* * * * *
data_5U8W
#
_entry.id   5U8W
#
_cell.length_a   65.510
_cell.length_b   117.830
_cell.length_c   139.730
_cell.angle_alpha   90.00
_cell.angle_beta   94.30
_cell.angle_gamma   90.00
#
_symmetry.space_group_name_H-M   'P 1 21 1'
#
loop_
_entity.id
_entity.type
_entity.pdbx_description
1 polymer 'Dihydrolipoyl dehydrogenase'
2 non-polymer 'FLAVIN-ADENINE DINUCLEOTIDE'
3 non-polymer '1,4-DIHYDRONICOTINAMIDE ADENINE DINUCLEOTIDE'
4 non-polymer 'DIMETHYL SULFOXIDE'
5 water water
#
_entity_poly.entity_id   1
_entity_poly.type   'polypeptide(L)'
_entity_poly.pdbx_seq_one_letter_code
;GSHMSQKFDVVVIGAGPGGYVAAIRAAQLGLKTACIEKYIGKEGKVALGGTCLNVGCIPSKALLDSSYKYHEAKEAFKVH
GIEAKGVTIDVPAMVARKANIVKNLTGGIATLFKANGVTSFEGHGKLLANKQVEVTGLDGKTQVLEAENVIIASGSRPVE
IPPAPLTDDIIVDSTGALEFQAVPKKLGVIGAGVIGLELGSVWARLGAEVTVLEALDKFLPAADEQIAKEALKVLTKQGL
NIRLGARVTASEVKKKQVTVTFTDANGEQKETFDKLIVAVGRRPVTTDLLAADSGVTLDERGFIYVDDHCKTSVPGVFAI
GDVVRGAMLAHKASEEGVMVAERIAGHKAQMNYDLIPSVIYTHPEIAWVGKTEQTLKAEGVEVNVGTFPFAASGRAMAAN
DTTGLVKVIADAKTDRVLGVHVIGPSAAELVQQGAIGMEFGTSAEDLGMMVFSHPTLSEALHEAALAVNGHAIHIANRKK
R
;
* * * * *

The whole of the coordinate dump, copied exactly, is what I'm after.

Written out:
data_5U8W
#
_entry.id   5U8W
#
_cell.length_a   65.510
_cell.length_b   117.830
_cell.length_c   139.730
_cell.angle_alpha   90.00
_cell.angle_beta   94.30
_cell.angle_gamma   90.00
#
_symmetry.space_group_name_H-M   'P 1 21 1'
#
loop_
_entity.id
_entity.type
_entity.pdbx_description
1 polymer 'Dihydrolipoyl dehydrogenase'
2 non-polymer 'FLAVIN-ADENINE DINUCLEOTIDE'
3 non-polymer '1,4-DIHYDRONICOTINAMIDE ADENINE DINUCLEOTIDE'
4 non-polymer 'DIMETHYL SULFOXIDE'
5 water water
#
_entity_poly.entity_id   1
_entity_poly.type   'polypeptide(L)'
_entity_poly.pdbx_seq_one_letter_code
;GSHMSQKFDVVVIGAGPGGYVAAIRAAQLGLKTACIEKYIGKEGKVALGGTCLNVGCIPSKALLDSSYKYHEAKEAFKVH
GIEAKGVTIDVPAMVARKANIVKNLTGGIATLFKANGVTSFEGHGKLLANKQVEVTGLDGKTQVLEAENVIIASGSRPVE
IPPAPLTDDIIVDSTGALEFQAVPKKLGVIGAGVIGLELGSVWARLGAEVTVLEALDKFLPAADEQIAKEALKVLTKQGL
NIRLGARVTASEVKKKQVTVTFTDANGEQKETFDKLIVAVGRRPVTTDLLAADSGVTLDERGFIYVDDHCKTSVPGVFAI
GDVVRGAMLAHKASEEGVMVAERIAGHKAQMNYDLIPSVIYTHPEIAWVGKTEQTLKAEGVEVNVGTFPFAASGRAMAAN
DTTGLVKVIADAKTDRVLGVHVIGPSAAELVQQGAIGMEFGTSAEDLGMMVFSHPTLSEALHEAALAVNGHAIHIANRKK
R
;